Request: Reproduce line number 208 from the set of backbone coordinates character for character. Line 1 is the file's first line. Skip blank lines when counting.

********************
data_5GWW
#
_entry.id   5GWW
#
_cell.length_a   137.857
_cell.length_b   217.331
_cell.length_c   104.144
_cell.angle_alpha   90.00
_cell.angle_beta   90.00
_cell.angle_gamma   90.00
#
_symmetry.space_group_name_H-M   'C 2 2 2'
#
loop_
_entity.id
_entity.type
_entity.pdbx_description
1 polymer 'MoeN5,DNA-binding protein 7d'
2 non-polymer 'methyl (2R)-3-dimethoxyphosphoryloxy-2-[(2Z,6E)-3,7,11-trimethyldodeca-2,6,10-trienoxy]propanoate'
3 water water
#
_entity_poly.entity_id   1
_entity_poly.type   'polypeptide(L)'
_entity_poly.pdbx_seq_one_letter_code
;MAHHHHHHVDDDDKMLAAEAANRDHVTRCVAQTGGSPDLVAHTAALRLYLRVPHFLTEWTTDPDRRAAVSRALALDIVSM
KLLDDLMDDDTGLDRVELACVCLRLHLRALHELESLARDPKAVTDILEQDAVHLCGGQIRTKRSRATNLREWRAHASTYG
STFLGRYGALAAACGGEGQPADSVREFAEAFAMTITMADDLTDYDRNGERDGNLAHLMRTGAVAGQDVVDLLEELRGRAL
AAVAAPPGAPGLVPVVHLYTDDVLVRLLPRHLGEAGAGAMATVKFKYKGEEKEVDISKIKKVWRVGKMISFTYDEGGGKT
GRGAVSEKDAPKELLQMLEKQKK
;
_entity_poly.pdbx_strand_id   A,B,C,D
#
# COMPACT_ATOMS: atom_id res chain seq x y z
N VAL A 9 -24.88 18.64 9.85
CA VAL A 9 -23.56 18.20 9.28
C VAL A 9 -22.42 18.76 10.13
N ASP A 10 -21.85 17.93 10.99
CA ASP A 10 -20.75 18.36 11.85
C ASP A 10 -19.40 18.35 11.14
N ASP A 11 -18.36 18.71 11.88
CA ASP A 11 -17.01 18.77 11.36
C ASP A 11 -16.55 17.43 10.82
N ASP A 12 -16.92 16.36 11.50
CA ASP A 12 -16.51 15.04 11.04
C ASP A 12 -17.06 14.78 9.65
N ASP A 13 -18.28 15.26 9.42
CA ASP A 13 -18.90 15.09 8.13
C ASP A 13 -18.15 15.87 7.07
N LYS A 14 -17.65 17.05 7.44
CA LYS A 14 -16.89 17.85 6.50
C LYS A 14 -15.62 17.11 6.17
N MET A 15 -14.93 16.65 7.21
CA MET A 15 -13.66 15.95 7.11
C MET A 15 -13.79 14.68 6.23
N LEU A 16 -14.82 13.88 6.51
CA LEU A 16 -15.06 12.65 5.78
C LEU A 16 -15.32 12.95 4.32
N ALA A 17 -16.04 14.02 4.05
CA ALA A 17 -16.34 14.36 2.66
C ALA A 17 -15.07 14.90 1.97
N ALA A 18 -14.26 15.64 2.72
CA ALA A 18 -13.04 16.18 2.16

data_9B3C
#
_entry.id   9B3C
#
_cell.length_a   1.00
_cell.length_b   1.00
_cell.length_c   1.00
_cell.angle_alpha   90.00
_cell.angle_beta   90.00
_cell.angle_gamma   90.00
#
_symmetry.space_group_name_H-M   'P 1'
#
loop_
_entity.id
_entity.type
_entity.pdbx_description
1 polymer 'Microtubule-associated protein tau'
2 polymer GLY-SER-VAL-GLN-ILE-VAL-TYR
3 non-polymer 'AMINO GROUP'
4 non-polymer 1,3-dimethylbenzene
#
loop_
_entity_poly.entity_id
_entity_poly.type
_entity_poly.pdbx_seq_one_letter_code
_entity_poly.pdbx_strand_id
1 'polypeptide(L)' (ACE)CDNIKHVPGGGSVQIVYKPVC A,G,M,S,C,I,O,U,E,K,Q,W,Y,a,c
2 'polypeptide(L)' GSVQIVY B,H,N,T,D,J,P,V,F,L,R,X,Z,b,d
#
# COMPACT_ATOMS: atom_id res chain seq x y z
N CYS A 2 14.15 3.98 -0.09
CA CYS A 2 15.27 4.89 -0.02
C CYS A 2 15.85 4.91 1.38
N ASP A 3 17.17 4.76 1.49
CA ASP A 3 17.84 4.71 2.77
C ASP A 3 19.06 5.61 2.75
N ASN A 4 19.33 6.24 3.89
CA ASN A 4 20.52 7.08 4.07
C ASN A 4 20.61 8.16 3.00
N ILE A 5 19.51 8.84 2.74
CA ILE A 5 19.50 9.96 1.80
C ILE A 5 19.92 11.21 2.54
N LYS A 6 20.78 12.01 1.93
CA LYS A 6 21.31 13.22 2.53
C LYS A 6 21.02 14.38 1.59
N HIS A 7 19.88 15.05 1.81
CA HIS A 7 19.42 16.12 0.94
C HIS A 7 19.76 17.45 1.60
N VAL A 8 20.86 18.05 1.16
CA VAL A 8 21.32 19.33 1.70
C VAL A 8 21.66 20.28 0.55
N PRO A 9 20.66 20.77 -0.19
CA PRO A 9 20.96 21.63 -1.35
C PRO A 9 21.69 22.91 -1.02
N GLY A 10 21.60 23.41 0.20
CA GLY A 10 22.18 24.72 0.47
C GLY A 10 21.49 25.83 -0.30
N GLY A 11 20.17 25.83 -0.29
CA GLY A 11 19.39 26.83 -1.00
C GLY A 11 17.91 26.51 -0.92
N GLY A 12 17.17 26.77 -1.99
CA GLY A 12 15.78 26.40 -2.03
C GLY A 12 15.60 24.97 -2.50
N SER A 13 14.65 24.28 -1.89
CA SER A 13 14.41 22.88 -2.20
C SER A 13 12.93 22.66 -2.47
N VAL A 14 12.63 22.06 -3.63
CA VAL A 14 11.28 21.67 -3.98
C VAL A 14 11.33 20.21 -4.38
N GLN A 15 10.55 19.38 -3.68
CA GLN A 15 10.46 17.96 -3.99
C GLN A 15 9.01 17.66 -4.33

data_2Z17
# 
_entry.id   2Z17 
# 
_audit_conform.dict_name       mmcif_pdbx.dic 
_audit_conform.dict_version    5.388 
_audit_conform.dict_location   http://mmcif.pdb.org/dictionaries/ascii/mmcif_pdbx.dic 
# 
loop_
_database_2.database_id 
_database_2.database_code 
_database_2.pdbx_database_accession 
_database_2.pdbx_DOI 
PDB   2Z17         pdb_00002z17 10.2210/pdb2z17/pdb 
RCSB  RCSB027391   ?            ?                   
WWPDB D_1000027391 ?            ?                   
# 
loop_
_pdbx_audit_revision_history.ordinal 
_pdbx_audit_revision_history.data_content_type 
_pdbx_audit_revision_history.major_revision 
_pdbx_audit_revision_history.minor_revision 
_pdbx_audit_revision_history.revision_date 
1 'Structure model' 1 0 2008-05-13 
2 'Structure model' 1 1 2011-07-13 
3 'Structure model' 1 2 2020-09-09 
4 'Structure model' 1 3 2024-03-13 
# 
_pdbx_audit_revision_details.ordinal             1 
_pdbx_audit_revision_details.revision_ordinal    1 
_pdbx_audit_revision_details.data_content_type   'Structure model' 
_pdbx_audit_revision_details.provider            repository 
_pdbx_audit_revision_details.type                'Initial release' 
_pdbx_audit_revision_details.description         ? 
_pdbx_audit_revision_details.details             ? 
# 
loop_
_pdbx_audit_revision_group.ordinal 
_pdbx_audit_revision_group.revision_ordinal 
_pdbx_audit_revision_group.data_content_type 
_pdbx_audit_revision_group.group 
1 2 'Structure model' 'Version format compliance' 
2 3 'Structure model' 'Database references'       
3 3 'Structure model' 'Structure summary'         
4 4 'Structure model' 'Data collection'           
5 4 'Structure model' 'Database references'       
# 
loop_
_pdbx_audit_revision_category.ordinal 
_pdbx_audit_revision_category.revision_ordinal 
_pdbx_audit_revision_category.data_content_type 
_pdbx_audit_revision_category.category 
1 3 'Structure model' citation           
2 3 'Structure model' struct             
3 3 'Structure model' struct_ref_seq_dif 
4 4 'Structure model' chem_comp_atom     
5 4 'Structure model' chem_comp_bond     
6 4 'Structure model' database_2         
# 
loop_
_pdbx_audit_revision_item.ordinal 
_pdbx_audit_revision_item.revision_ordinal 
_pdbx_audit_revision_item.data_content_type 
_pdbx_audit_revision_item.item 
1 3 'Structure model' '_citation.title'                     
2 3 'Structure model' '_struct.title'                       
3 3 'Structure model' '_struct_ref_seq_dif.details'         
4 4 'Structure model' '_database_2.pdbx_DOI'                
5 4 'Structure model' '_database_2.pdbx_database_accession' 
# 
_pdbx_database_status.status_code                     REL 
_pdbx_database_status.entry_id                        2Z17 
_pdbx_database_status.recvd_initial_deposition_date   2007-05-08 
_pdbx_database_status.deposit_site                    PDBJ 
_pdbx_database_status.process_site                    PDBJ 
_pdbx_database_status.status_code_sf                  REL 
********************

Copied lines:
_pdbx_database_status.recvd_initial_deposition_date   2007-05-08 